Friday, August 30, 2013

South of Here

The last period of the day is always a bit...strange. I'm not sure what it is.

"Where are you from? You sound 'country'."

I have no idea what sounding "country" means. I think I conveyed that more by the expression on my face than by my response. So, they tried to explain.

"Did you grow up in the South?"

That made me laugh. I grew up about 15 miles from the city where the school is located. Most of those miles are east, but since the city is southeast of where we were, I had a good comeback.

"I did grow up south of here."

6 comments:

  1. Well then, South it is. LOL. I grew up in an area that was pretty accent neutral, and I've always been grateful for that.

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  2. I'm sure people who live in big cities like Atlanta would have something to say about being called "country".

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  3. I suspect people would guess that I'm a New Englander. But California accents are hard to pin imo.

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  4. I'm going to comment on this and on your other post below.

    1. Awesome comeback.

    2. Weird interpretations of books/movies/songs? I once did (only-half-jokingly) a post where I explained how you could interpret the song "Hound Dog" as an allegorical retelling of JP Morgan's turn-of-the-century attempt to corner the zinc market. I did that as part of my ongoing attempt to prove that (as I like to say) "Everything is symbolic of everything."

    Which is not to say that I haven't used symbolism and weird interpretations myself. I wrote a short horror story in which the color or scent of oranges indicates that a ghost is near-- because the ghost is a sort of horticultural witch ("Astrid Forever," in my collection), and one commenter said the orange stuff was "kind of random."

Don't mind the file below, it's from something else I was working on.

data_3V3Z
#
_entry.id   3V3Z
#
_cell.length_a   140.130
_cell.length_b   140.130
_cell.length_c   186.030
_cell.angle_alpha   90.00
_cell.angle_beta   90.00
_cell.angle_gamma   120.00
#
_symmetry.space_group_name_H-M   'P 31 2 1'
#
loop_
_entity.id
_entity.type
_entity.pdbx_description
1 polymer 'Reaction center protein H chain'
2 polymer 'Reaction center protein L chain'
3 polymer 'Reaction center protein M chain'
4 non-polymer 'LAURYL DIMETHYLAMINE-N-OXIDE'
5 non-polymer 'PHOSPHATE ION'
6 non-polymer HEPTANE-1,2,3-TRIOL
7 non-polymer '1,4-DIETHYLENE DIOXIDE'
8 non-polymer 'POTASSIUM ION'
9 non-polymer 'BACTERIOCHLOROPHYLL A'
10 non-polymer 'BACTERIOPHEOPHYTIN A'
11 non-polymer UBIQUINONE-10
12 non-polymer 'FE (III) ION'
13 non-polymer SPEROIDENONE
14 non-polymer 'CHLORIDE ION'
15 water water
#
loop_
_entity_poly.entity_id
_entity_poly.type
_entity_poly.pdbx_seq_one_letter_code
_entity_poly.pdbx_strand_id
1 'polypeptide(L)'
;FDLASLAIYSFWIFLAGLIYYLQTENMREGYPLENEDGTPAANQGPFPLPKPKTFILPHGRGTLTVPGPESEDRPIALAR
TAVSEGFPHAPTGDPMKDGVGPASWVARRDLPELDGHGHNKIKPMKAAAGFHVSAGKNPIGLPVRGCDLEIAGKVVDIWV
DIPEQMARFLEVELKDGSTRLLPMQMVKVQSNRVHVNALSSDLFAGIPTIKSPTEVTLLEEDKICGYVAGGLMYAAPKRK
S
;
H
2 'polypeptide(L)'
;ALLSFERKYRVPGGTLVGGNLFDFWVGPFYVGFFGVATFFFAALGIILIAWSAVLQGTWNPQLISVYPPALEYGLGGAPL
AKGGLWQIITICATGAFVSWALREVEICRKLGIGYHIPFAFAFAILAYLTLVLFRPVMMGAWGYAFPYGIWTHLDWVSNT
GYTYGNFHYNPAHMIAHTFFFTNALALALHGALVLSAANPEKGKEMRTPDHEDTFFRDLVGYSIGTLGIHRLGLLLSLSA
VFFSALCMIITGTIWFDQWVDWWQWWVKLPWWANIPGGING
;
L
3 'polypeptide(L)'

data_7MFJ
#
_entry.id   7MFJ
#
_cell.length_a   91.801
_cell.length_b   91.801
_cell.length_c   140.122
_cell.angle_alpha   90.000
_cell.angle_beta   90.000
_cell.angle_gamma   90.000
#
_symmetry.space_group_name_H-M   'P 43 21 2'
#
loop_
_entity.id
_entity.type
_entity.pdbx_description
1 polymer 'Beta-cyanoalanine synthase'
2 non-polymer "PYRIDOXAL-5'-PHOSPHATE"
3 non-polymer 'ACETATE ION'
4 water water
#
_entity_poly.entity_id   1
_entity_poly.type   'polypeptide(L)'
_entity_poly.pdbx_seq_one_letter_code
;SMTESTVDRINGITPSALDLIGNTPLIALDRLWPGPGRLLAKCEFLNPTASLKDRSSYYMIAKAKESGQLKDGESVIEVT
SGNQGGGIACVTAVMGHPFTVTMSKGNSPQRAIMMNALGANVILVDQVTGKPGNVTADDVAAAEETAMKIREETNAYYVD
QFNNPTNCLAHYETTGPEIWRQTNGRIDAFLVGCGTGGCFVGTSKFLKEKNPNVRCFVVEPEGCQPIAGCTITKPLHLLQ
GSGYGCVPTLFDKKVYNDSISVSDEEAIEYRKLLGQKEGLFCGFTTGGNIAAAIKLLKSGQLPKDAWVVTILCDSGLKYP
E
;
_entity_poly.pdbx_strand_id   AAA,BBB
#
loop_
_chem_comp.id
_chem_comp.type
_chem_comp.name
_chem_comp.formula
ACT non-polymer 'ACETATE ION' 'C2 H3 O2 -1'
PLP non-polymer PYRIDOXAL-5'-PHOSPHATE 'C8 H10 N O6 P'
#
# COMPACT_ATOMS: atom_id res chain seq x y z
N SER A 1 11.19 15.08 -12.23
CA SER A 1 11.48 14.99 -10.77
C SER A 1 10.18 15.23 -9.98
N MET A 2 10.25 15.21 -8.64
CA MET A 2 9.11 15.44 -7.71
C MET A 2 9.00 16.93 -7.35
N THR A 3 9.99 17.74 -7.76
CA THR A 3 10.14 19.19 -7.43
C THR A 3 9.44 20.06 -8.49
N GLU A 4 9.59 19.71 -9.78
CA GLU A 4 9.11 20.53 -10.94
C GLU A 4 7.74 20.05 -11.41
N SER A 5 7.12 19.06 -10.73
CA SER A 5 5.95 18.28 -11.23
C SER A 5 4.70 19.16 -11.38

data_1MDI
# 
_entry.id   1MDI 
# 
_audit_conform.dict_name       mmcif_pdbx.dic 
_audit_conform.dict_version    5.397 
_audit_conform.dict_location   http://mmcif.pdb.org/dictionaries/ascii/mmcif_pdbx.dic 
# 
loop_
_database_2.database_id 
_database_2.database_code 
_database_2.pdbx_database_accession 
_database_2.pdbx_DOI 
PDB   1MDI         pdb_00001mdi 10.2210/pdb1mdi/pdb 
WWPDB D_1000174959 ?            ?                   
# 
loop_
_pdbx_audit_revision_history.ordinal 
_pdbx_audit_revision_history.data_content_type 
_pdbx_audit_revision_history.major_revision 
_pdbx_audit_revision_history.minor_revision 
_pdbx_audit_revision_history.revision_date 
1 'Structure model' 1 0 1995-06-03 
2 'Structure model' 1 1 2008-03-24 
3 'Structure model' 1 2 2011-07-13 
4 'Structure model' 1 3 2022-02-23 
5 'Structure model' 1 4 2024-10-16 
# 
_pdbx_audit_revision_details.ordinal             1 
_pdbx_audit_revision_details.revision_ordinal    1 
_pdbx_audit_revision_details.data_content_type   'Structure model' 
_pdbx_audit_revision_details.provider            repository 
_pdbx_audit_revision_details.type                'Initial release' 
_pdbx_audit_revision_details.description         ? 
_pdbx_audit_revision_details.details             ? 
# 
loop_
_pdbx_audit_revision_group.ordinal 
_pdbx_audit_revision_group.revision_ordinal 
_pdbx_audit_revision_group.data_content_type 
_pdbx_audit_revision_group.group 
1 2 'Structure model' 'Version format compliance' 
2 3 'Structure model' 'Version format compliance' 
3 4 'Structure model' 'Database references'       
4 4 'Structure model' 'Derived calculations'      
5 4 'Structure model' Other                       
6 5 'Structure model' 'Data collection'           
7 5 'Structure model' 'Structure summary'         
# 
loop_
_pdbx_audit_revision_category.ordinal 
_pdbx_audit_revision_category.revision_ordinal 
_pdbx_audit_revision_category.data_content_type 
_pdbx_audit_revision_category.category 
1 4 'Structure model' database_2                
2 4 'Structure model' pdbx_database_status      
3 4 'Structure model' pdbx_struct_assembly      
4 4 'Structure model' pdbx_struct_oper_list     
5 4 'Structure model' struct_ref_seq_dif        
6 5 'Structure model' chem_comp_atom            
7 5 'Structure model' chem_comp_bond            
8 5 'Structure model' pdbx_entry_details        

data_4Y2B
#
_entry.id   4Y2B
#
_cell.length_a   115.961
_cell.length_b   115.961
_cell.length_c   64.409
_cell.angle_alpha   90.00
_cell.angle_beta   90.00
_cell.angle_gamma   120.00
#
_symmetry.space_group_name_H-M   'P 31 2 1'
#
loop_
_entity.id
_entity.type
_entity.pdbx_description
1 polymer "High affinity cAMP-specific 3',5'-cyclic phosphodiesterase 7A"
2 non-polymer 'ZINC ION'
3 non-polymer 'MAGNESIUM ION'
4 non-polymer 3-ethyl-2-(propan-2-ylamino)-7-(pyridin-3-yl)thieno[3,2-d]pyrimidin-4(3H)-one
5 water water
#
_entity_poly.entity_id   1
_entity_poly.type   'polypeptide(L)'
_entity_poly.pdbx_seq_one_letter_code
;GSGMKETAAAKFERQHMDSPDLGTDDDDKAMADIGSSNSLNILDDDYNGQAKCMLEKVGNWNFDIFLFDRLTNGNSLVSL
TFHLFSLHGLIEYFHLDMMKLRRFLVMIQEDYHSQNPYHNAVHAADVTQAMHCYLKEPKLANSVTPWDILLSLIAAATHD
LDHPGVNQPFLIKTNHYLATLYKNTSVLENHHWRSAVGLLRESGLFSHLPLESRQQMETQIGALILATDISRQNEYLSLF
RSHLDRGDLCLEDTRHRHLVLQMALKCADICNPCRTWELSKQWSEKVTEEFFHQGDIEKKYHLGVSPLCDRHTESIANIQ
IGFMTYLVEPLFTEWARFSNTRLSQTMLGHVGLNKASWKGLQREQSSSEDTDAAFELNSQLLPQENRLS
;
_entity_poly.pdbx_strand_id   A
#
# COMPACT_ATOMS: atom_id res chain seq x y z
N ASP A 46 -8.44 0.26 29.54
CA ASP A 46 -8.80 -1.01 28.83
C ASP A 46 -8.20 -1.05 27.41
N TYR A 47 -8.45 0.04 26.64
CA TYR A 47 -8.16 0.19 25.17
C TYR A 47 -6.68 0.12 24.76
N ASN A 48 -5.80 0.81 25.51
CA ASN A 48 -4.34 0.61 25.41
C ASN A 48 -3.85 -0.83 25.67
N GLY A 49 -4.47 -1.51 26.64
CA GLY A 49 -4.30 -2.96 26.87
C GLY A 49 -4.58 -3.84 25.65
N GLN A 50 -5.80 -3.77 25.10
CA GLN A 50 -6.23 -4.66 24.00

In my book "Eclipse," every third chapter is a flashback and the words that are capitalized in those flashbacks are based upon Claudius' perception of things at the time. A reader said that the book was poorly edited in those chapters.

    But my favorite interpretation of anything I ever wrote was Michael Offutt's take on my book 'the After,' where he decided that the main antagonist, William Howard Taft, was actually created by the subconscious of the heroine, Saoirse.

    ("Saoirse," by the way, is an Irish word meaning 'freedom,' which may be important in a book about a character who finds herself disliking the absolute freedom of the afterlife.)

    This comment now sounds like it's a promotional comment for all my stuff, which was not the intention, so let me close on the interpretation I gave to one of my favorite books, "Catch 22." After reading it for the third time in my life, I decided that Yossarian actually dies in Italy, when Nately's whore stabs him, because everything that happens after that is REALLY weird, and nobody seems to notice him or care about him anymore, and he is offered a deal to go home but he chooses to flee, instead -- abandoning his life and going on to the afterlife.

    It all makes sense, if you've read the book. If you haven't read it lately, go back and notice the complete change of tone of the book after the stabbing.

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    Replies
    1. Since I was asking about weird interpretations, using your own writing is fair.

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  5. OOPS. It was the fourth time I read it, and he died over Avignon, when Snowden died, too.

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